As I mark my 50th year on earth, I reflect upon a harrowing and rich “soul curriculum” that fuels a passion for impact, particularly around issues facing women and girls. In short, our deepest passions often spring from our deepest wounds.
I discovered this truth early, moved to action by seeing a filmstrip in my 3rd grade classroom of starving children in Africa. By then, I’d already had my share of deeply painful experiences and I found it baffling that the teacher would share haunting, heartbreaking images with a room full of eight-year-olds, yet offer no way to help solve the problem. I staged backyard fundraisers, which led to the realization that I didn’t have to sit with heartbreak, but could take action toward creating a better world.
A notable discovery was that I was resource-rich in a way that had nothing to do with money; in fact, at the time, my mother, four siblings, and I were living on food stamps and other government assistance. While today I have financial resources added to my arsenal, my heart of service, strategist brain and grit trumps my bank account in terms of the level of impact I’m able to have upon the world.
This resource-richness is a cornerstone of effective philanthropy. Giants like Warren Buffet, Oprah Winfrey, Melinda & Bill Gates, Abby Disney, Pierre & Pamela Omidyar and more have two key things in common: They lead with humility and are strategically outspoken about their giving. By putting a very public stake in the ground for the issues they want to help solve, they awaken others to their own potential as change agents.
Yet as I consider the journey toward impact, I admit my motives were not always lofty. Having founded and run an arts-based nonprofit for a decade, I found it was a vehicle for recognition and accolades, landing me on magazine covers and in the national arts press. I loved being behind the podium, aware of a “Look at me” quality that I grappled with. It wasn’t a “Look at me, I’m so great” missive; it was a “Look at me, I have worth” plea.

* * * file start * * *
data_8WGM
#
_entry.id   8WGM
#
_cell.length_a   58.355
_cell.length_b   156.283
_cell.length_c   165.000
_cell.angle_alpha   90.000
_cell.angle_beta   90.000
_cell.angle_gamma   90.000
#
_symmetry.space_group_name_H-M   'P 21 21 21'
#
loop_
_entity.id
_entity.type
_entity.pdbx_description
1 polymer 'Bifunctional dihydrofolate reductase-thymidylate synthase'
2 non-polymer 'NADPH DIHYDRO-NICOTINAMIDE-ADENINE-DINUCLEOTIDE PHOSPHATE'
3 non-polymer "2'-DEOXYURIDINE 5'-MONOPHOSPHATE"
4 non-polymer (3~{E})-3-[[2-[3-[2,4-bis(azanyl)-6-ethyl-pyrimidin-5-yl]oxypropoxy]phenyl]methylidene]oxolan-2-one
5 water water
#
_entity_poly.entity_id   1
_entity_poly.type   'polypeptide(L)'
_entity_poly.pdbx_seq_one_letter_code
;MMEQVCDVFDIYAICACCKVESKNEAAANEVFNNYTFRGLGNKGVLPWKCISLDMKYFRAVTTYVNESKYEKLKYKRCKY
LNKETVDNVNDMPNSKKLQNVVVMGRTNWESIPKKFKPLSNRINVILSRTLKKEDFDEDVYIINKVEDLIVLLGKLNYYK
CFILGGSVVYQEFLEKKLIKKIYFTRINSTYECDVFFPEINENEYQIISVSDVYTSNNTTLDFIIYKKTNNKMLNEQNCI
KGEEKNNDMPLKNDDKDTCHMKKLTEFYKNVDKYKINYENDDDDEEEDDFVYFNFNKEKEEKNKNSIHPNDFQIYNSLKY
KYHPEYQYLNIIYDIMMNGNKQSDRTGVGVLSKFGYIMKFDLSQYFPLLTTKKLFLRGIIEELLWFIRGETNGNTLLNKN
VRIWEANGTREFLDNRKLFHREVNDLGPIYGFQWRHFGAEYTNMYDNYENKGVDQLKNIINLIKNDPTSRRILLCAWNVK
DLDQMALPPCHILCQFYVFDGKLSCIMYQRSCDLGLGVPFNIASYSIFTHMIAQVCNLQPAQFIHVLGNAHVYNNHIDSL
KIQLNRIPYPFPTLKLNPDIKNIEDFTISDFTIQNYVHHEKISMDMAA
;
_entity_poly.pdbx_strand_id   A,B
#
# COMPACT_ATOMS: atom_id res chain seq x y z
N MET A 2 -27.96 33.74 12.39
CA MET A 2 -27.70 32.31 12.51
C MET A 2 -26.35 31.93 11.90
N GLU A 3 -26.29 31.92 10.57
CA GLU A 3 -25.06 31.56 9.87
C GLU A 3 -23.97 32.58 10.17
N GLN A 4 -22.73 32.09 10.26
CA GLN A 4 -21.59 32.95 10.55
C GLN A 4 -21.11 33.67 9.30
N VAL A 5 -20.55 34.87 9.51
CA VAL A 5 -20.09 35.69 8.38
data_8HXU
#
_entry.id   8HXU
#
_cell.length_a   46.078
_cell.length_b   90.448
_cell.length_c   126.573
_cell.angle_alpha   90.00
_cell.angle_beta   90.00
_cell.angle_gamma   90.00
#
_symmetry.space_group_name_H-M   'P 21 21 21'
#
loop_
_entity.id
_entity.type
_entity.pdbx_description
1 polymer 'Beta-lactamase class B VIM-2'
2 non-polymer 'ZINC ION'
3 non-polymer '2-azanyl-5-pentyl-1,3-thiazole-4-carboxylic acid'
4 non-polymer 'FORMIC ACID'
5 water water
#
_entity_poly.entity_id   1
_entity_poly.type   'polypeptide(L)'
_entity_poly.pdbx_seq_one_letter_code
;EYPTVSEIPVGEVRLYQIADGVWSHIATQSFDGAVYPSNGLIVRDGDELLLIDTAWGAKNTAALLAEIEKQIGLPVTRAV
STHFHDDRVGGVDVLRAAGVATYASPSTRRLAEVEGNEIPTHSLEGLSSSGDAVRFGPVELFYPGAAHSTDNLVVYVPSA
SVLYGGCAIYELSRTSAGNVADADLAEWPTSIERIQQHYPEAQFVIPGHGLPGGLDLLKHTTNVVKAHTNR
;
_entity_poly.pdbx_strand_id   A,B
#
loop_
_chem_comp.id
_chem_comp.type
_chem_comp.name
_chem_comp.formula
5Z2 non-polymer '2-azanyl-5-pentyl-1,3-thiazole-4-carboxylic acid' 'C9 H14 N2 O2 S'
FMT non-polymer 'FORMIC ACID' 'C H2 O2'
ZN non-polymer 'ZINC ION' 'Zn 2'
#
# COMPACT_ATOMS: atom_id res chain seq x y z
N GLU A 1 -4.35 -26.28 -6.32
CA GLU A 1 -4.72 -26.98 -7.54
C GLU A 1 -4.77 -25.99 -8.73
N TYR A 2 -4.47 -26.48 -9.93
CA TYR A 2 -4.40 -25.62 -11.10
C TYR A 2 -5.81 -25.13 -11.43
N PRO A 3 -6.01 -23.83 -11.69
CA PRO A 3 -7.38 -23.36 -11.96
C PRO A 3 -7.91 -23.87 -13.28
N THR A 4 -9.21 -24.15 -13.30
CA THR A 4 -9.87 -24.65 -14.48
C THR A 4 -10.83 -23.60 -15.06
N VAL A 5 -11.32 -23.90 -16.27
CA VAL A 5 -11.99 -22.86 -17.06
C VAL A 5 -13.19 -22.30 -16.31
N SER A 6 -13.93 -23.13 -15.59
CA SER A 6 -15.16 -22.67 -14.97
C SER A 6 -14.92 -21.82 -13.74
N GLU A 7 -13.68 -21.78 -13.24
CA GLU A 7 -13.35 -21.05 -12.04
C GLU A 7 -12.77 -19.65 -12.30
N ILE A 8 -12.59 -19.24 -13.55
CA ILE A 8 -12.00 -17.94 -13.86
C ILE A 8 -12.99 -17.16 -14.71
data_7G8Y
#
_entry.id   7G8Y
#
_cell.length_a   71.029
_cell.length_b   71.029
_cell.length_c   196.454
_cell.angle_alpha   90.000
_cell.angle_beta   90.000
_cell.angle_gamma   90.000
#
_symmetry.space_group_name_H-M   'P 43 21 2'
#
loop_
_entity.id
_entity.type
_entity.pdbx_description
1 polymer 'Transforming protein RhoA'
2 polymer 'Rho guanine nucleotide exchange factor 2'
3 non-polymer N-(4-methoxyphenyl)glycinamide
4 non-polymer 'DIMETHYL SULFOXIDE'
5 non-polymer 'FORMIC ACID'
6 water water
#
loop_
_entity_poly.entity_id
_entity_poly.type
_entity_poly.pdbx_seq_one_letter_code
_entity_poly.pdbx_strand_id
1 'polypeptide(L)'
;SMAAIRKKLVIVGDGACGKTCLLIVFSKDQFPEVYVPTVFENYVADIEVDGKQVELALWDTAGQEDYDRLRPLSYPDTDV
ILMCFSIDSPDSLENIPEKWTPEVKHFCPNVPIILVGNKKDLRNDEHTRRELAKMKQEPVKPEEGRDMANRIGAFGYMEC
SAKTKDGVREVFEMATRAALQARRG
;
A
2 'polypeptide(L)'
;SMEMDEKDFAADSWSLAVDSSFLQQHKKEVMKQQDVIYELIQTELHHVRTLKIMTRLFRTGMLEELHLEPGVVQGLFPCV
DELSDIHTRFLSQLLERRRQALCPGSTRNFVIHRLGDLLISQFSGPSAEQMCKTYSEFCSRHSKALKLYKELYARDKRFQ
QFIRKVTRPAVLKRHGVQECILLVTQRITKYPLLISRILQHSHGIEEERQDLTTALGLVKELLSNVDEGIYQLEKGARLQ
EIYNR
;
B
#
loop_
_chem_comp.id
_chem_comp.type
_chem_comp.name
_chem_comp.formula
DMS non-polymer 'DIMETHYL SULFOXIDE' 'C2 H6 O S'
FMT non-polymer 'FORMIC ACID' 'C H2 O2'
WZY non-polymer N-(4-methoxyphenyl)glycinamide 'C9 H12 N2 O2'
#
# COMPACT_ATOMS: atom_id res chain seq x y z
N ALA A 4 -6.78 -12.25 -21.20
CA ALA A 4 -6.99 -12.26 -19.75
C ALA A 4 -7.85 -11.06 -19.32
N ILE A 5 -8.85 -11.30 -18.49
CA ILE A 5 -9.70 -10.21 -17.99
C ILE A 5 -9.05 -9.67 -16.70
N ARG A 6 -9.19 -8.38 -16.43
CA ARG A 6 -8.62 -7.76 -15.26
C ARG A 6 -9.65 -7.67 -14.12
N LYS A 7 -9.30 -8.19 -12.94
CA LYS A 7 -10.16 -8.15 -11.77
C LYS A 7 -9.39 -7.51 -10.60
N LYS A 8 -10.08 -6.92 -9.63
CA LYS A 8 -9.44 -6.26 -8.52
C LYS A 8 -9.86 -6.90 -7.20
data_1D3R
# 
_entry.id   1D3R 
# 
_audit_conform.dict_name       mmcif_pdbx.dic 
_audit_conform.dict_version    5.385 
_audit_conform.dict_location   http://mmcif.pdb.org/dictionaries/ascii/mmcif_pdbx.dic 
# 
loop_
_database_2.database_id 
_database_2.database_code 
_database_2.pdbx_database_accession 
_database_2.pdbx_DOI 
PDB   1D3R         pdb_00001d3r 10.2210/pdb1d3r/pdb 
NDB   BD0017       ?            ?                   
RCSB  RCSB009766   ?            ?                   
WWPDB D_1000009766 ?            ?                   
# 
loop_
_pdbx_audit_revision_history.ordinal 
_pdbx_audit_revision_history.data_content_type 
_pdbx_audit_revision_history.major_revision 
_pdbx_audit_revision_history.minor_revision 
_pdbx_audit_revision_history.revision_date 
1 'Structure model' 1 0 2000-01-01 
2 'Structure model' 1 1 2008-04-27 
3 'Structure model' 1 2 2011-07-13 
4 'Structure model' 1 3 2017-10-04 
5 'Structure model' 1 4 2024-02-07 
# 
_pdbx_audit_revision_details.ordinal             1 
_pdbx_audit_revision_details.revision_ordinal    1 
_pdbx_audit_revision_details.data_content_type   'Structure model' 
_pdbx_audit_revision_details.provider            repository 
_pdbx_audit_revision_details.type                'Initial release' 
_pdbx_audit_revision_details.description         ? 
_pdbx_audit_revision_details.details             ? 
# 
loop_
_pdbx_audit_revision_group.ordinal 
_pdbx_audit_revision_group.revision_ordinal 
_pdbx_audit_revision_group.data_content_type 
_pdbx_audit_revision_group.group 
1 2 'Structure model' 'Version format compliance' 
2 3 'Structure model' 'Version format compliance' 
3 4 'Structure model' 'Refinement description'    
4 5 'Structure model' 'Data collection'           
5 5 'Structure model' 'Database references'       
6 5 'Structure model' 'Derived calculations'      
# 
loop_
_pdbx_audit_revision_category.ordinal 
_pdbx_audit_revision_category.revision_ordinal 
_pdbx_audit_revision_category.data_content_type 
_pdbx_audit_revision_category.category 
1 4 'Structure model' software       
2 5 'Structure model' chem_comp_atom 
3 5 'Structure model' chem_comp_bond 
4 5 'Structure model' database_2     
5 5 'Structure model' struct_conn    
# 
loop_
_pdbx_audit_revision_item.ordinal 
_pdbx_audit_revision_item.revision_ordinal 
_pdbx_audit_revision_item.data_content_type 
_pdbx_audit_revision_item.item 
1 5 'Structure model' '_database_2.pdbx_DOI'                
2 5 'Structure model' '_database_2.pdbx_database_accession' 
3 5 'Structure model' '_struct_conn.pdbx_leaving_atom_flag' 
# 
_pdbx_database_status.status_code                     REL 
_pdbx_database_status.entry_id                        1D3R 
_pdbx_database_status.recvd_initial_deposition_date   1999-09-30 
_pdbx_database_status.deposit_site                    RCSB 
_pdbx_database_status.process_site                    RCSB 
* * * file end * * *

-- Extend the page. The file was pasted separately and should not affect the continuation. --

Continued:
The stories that shaped that need to be seen and valued are all too common among women of my generation who spent their early years being marginalized or worse. The more I suffered through those identity-shaping experiences, the more I developed a “Not on my watch” warriorship on behalf of others. Yet, after bequeathing my nonprofit to the Denver Art Museum in 2011, I became an increasingly private person. My ego sated, a servant quality to my philanthropy reemerged. I found myself among the throngs of women who shy away from philanthropic recognition, feeling it sullied the purity of the intention. I found peace in the decision to back away from the spotlight.
Within a year, The Women’s Foundation of Colorado invited me to share my story publicly to help inspire others to bold action and giving. I initially declined for a number of reasons many private philanthropists identify with; but at the end of the day, I have a strategist brain and a voracious appetite for impact. While I gave financially and served quietly, I realized I had taken my two most powerful resources out the narrative: my voice and my ferocity.
And I felt like a hypocrite. All my life I knew, deep in my bones, that if I lived during the Civil Rights movement, I would have marched. If I had lived during the Civil War, I would have spoken out against slavery. Yet, by flying below the radar, I stopped inspiring others to think about their resources, financial and beyond, diminishing my own effectiveness. There is nothing to be gained for causes by keeping quiet about philanthropy, as it is a powerful call to action for others. It is also an indescribable joy, bringing kindreds together in a fulfilling and world-changing way. In the words of social impact leader Jonathan Lewis, “It’s as much fun as I have in public.”
The causes I care about need me to take my full space in the world. I ultimately got out of my own way, taking bold action toward greater impact by launching Black Fox Philanthropy and joining Women Moving Millions.
While I don’t seek the spotlight, I no longer shy away from it because it isn’t really about me. It’s about living a fully expressed life as a woman in an era that needs every woman’s voice at the table, at the podium, and in the halls of power that shape our world. Together, we are a FORCE.
Natalie Lynn Rekstad is an innovative strategist who helps raise vital funds for social change organizations around the globe via her consulting firm, Black Fox Philanthropy. She is a frequent panelist, speaker, and resource for a variety of organizations on the topic of philanthropy.
An active supporter of The Women’s Foundation of Colorado since 2007, Natalie now serves as a Board Trustee, and her firm funds the scholarship “Black Fox Scholars,” rewarding high school girls for excellence in philanthropy. Her ultimate vision: A world where men and `women lead together with full opportunity and equality. In addition to being a Women Moving Millions member, Natalie is an MCE Social Capital Guarantor, infusing $1 million in microfinance to women throughout the developing world; and is on the Global Advisory Board of World Pulse.